Worries About Oil Spill Push Oil Prices Higher

Oil Rig in Gulf />

Crude oil futures ended flat after surging to a new 18-month high Monday. Signs of an economic recovery were the main catalyst, but traders were also keeping an eye on how the spill in the Gulf of Mexico will affect oil imports to the US.

Time Magazine said the environmental disaster off the Gulf Coast is not expected to have any serious price effect—but that the economic recovery, mostly in China and India, is pushing oil prices higher. Peter Tertzakian, an economist with ARC Financial Corporation, said, “The oil market is revving up again.”

At the same time, the gushing crude in the Gulf could undermine imports to key Louisiana terminals, helping to lower crude inventories and boost prices, according to AP. “The potential disruption of oil tanker traffic in the Gulf of Mexico is already having an impact on oil prices.” Goldman Sachs said in a report. “Traffic of oil service boats and oil tankers through the Gulf will likely be slowed.” Goldman said it expects prices to rise to $94.50 a barrel in three months.

In a report from the Desert Sun in Palm Springs, Calif., Esmael Adibi, chief economist at Chapman University, said, “When other companies start slowing down production or double-checking their operation—all that will impact the supply side.” Prior to the accident, Adibi expected Southern California’s average gas prices to stay between $2.75 and $3.25 per gallon on average this year. Now he says local gas prices could now reach an average of $3.50 per gallon by summer.

In 2008, when oil hit $147 a barrel and the price of gasoline exceeded $4 a gallon, US buyers made a massive shift away from large SUVs to small fuel-efficient cars and hybrids. But US consumers returned to larger vehicles, and driving more miles, when prices dropped. The return of triple-digit oil prices is expected to bring renewed interest in the most fuel-efficient vehicles on the market, such as hybrids and plug-in vehicles expected in late 2010.


  • Anonymous

    the sad part is… people still don’t learn. I’m starting to see people going back to suv. some will find comfort in buying so call cuv which is really suv with a name change. the second oil shock will come, it’s now just matter of time.

  • Samie

    One interesting note, domestic oil from the Gulf that is produced and refined to use in the U.S does not make much difference in price because we are somewhere between 83-87% of our oil being imported from other countries. If refineries had to shutdown we would have a problem. Also industry lobbyist know most of the unexplored areas are off the coast of Florida but they have had a hard time getting their way becasue of retirees and the recreation industry in that state.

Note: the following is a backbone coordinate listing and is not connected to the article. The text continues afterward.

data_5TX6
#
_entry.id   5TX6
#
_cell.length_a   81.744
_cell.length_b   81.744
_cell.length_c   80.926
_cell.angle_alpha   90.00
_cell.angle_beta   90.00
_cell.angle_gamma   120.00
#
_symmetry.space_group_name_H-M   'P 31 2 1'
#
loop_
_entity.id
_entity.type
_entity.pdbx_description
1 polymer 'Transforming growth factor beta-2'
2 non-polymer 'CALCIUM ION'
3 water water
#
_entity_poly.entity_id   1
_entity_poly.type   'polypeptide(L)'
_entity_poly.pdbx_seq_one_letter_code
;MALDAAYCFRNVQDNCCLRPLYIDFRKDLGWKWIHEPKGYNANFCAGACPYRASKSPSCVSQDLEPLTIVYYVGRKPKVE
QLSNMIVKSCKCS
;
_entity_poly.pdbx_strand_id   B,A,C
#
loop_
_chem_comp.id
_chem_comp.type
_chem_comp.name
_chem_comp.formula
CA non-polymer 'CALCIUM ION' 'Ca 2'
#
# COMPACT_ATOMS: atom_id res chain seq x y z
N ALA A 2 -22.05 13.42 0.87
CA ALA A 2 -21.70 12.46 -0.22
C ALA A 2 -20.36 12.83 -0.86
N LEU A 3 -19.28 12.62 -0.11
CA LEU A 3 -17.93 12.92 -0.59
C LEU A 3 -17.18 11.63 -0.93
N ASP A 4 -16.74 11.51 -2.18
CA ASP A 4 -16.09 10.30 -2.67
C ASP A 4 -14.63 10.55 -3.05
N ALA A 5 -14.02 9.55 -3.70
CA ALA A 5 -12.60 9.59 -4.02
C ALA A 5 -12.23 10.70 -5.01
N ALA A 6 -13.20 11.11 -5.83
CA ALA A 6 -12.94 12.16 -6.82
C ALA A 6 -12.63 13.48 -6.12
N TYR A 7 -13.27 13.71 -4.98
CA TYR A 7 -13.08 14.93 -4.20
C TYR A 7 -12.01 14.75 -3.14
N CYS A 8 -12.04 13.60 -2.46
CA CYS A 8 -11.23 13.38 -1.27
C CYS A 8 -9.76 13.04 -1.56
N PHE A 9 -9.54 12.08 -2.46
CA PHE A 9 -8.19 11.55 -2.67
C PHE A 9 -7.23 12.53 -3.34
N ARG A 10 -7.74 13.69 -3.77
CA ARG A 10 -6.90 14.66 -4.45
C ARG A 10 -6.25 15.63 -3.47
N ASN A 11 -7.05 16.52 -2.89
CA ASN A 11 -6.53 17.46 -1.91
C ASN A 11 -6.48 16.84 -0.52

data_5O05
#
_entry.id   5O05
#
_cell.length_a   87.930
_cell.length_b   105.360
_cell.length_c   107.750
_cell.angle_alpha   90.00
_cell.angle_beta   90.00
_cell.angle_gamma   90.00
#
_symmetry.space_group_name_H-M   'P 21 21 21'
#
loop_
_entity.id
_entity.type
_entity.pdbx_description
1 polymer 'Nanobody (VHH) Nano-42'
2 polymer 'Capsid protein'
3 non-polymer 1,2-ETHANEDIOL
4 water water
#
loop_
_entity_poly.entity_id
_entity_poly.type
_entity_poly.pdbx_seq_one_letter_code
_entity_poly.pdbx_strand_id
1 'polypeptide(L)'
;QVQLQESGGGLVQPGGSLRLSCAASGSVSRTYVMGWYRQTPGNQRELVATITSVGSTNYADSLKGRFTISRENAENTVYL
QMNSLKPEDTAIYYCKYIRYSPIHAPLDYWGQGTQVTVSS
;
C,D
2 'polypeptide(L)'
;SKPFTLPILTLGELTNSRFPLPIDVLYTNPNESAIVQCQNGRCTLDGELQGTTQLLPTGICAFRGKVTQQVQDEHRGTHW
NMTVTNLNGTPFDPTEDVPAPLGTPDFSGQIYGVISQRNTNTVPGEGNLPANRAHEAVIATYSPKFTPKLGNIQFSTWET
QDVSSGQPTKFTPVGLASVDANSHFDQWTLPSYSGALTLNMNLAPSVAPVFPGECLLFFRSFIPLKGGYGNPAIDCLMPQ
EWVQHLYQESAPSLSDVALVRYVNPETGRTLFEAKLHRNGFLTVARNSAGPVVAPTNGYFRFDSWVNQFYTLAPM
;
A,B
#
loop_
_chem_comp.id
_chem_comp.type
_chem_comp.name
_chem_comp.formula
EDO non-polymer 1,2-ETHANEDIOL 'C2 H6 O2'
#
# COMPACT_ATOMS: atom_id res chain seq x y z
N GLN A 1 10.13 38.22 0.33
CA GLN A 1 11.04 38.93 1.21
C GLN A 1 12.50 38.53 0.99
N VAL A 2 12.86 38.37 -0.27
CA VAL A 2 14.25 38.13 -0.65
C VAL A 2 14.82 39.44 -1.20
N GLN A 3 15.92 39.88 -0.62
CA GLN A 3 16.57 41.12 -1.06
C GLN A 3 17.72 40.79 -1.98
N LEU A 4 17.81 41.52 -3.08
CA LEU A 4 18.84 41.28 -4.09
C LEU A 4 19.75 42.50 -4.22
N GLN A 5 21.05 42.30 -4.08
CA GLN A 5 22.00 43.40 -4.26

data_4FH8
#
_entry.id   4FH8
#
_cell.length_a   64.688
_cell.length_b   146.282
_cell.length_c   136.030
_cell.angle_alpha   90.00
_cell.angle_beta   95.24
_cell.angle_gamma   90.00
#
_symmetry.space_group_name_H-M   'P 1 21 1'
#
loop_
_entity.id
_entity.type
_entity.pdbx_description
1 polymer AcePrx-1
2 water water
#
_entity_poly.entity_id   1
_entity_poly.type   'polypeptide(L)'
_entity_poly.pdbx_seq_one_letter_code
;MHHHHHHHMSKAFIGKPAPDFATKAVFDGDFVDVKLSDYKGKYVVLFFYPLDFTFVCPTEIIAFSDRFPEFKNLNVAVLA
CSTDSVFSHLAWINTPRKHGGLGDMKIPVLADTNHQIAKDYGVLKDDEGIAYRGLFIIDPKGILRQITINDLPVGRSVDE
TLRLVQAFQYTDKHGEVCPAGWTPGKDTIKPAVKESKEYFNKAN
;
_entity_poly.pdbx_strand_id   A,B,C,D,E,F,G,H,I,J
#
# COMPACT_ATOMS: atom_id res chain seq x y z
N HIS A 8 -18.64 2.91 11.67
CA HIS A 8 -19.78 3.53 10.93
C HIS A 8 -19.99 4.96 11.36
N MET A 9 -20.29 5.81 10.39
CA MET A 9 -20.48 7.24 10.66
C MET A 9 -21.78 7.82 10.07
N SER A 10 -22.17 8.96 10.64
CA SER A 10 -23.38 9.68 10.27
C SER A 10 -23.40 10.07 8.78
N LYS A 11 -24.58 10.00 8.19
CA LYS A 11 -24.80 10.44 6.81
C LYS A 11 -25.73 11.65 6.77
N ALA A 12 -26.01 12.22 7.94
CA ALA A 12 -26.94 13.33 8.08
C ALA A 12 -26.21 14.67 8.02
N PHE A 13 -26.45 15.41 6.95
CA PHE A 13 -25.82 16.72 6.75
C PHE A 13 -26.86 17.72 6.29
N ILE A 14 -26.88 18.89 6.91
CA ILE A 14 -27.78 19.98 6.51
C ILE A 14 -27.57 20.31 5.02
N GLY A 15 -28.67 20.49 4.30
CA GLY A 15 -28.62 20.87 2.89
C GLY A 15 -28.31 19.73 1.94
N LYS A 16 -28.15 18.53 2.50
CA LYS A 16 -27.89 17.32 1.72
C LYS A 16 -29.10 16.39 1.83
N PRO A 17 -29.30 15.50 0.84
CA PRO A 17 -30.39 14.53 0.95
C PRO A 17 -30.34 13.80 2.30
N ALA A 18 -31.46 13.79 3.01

There is another interesting point in all of this. If you believe in market based solutions, this oil spill is yet another reason why people lie to you about this concept and why there is fake political ideologies. Say if the Department of Interior only provided a backdrop of safety guidelines for the industry. The petroleum industry could self-regulate and come-up with environmental or safety standards to best fit their industry while reducing cost of government compliance. This sounds good until government distorts this concept by letting oil companies like BP cap liability, tax-payers subsidize their products, or lets them through state statues use waivers that may or may not be constitutionally acceptable (depending on pro-business or pro-consumer courts). So here is the point government does distort the price for the oil industry by limiting safety costs imposed on them and this allows for risky behavior because the cost is not built into the price of their product. If government didn’t shield their costs, we may see greater costs at the pump so BP can make up for lost profits. Also we would see better long-term standards within the industry. Government should play a role in developing alternative energy markets like electricity to help bring competition in the transportation energy market and to help reduce the in-elasticity of the petroleum market.

    People should not be mad when I say fake political ideologies because in the world of talking points, industries never pay the full price of their actions because government distorts these prices for them. This is known by political think tank groups but very rarely is ever discussed in the public or in the media. So be careful when you hear tough talk or shaming BP from Democrats or Republicans because they are lobbied by oil industries to help distort costs. Also don’t believe in the talk of big bad government because in private these industries need government to protect them against paying for prices that are external to what they value in their market price.

  • Dom

    “Worries About Oil Spill Push Oil Prices Higher” – well of course it does! Any excuse to jack up the price…

  • AP

    “Anonymous” is right in that most people’s memories vary from “short” to “none”, and return to buying gas guzzlers as soon as their pocketbook will allow.

    The result is that it creates an SUVmarket to fill, and whichever auto manufacturer doesn’t fill that niche loses potential profits to fund research, upgrade products, etc. This puts them behind their competitors.

    On the other hand, when they do supply the SUV market, they are roundly criticized. Government, by preaching efficiency but encouraging waste (through cheap gas) creates a built-in conflict between auto-makers, consumers, and environmentalists.

    Notice that the conflict doesn’t include the politicians who set the policy. They’d rather let the auto industry take the blame. No, they’re not hypocritics… much.